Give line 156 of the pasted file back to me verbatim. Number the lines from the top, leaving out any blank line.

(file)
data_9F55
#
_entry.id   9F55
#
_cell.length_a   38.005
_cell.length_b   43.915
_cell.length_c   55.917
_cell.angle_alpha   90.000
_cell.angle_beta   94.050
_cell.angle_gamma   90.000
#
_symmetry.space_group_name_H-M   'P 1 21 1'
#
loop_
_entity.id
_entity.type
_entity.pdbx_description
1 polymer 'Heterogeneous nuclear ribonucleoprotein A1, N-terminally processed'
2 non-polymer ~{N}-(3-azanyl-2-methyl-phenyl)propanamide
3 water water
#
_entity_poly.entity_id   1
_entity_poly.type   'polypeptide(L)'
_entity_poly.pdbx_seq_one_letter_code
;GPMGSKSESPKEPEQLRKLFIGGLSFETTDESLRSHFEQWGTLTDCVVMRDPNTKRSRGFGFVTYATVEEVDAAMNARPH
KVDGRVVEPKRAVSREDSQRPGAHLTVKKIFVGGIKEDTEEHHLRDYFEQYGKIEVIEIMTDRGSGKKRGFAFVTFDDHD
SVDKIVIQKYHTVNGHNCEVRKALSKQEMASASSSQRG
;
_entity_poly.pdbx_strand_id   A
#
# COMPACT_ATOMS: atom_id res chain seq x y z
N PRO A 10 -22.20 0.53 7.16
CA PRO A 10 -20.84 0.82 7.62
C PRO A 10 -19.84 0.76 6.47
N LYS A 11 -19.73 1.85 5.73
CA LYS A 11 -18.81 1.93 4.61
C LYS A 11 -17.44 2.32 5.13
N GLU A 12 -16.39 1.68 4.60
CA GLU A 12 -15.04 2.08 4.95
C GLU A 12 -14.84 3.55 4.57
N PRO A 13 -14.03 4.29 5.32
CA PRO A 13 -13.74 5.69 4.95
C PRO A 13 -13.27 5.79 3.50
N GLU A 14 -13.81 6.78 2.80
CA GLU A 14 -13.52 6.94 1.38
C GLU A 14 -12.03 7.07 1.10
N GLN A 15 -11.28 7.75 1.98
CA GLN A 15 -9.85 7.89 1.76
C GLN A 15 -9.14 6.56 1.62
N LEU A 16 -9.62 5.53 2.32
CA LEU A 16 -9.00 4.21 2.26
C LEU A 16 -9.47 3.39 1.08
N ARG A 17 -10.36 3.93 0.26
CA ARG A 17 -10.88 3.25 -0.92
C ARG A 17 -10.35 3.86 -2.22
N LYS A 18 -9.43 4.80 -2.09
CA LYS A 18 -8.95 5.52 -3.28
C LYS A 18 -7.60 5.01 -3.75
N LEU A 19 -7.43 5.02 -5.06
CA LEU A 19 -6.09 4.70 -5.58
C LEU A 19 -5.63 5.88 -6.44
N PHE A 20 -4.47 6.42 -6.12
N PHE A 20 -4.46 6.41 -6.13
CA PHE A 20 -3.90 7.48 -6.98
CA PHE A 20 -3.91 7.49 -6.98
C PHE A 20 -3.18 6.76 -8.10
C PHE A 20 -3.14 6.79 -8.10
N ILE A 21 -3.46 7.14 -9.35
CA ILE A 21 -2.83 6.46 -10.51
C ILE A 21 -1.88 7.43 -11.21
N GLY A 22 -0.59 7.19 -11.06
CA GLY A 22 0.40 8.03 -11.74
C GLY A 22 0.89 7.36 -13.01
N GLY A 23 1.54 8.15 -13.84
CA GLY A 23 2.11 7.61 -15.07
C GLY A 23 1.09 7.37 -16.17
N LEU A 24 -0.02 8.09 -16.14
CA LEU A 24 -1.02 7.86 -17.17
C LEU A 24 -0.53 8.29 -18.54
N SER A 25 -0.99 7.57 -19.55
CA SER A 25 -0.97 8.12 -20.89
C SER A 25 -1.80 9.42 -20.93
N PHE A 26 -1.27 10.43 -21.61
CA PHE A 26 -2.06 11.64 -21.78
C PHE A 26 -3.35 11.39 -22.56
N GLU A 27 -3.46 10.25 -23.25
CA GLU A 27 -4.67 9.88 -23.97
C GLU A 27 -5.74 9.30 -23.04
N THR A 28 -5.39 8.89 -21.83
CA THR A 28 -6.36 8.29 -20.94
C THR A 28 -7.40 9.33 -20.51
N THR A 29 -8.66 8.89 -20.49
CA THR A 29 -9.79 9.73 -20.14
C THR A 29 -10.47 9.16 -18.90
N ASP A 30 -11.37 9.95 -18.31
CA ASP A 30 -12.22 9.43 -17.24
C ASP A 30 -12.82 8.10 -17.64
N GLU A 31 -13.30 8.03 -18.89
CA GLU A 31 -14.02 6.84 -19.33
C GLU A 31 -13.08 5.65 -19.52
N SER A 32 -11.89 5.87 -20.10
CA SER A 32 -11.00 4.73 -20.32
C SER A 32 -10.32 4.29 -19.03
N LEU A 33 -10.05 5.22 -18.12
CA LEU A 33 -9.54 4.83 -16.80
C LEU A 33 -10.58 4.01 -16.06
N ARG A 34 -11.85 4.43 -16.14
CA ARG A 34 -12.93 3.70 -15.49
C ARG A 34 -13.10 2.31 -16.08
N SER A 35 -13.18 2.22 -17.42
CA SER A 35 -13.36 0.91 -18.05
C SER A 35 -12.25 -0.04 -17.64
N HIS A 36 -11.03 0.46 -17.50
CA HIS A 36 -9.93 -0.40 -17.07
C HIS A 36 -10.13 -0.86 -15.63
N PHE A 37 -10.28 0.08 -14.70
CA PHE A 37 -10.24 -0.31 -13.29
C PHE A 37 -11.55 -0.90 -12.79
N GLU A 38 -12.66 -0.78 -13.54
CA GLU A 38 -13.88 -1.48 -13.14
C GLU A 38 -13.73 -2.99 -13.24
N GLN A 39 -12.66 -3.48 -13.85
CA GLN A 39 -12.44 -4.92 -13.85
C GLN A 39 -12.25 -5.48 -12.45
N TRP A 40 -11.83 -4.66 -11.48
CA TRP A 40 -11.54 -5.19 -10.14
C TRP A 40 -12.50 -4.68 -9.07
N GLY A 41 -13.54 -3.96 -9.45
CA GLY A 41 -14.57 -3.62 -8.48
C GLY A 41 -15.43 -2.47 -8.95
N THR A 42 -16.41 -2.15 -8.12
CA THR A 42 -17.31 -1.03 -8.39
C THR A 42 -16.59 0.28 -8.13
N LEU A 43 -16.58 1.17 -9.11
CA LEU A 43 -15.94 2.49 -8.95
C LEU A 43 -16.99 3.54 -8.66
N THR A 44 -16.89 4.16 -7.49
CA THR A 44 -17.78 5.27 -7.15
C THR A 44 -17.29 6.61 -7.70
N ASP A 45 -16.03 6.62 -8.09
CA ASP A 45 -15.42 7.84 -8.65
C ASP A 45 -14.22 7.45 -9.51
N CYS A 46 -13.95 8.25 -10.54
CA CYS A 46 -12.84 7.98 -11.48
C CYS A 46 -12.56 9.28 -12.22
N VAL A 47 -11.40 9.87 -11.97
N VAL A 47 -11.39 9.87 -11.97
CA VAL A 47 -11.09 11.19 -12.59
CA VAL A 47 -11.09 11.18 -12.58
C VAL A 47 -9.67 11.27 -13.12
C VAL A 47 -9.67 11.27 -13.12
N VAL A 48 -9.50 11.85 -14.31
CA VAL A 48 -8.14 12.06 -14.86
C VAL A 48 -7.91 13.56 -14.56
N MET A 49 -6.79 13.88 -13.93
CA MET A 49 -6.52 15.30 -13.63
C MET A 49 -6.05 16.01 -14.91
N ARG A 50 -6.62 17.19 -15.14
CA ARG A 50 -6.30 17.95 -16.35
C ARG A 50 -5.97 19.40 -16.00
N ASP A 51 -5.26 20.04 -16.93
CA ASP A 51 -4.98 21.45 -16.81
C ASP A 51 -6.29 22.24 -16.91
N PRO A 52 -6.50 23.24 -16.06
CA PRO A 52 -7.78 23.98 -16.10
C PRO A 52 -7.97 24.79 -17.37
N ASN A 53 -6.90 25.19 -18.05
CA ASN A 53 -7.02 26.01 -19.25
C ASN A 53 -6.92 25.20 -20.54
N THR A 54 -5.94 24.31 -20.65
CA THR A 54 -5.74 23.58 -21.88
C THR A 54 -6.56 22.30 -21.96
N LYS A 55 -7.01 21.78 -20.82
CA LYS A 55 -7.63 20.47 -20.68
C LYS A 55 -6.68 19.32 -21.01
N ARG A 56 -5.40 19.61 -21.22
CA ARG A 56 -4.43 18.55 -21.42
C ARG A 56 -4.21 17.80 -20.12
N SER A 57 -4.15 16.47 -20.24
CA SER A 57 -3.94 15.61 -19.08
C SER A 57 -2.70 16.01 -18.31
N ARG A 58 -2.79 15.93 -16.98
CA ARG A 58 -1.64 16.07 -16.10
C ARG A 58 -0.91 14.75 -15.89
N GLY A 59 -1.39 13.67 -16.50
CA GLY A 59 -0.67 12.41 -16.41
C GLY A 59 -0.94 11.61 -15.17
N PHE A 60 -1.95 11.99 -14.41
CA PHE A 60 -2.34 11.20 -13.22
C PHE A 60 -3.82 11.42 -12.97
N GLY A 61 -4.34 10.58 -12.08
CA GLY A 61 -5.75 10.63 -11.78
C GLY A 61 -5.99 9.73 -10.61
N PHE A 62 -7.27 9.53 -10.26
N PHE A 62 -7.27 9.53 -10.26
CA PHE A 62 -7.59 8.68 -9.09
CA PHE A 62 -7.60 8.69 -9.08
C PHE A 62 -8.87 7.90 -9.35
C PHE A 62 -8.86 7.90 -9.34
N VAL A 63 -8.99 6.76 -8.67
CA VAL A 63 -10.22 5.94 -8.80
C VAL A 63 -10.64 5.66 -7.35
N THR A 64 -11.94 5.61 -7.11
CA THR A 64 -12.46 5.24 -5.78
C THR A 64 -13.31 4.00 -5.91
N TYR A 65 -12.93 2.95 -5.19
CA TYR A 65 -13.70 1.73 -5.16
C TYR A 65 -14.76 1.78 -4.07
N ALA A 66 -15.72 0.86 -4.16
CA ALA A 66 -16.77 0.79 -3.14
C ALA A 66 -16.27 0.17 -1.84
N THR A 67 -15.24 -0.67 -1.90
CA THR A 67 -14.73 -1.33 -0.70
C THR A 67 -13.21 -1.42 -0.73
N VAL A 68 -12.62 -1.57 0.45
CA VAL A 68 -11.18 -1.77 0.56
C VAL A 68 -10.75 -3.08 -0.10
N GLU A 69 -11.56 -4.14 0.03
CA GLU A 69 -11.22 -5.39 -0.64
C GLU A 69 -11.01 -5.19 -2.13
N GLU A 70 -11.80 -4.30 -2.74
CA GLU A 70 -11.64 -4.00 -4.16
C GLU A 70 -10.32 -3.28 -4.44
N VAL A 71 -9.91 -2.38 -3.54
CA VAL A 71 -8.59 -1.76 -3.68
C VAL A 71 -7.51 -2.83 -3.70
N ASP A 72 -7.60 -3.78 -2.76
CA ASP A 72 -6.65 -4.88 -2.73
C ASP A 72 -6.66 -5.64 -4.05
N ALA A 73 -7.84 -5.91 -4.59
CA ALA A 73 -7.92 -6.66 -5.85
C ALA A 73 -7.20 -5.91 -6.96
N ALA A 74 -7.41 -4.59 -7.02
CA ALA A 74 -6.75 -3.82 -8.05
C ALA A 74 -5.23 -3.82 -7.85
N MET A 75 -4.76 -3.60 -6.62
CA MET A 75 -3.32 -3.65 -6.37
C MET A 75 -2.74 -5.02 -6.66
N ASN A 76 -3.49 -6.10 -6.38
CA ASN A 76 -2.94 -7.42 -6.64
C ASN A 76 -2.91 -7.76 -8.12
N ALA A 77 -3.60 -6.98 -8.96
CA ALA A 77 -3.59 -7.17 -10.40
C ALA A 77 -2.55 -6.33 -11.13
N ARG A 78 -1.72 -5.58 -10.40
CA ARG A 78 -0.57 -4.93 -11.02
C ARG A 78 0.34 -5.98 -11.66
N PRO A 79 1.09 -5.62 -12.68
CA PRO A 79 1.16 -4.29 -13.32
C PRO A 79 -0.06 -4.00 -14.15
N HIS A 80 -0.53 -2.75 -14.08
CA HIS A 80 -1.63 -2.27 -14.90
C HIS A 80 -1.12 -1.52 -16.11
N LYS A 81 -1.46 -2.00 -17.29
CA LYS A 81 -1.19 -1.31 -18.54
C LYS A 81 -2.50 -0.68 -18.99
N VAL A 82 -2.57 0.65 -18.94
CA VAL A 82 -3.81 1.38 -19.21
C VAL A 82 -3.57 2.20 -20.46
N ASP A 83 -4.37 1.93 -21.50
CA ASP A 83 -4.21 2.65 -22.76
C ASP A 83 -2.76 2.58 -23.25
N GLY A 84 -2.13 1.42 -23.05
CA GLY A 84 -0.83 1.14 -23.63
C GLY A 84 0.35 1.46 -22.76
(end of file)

CA MET A 49 -6.52 15.30 -13.63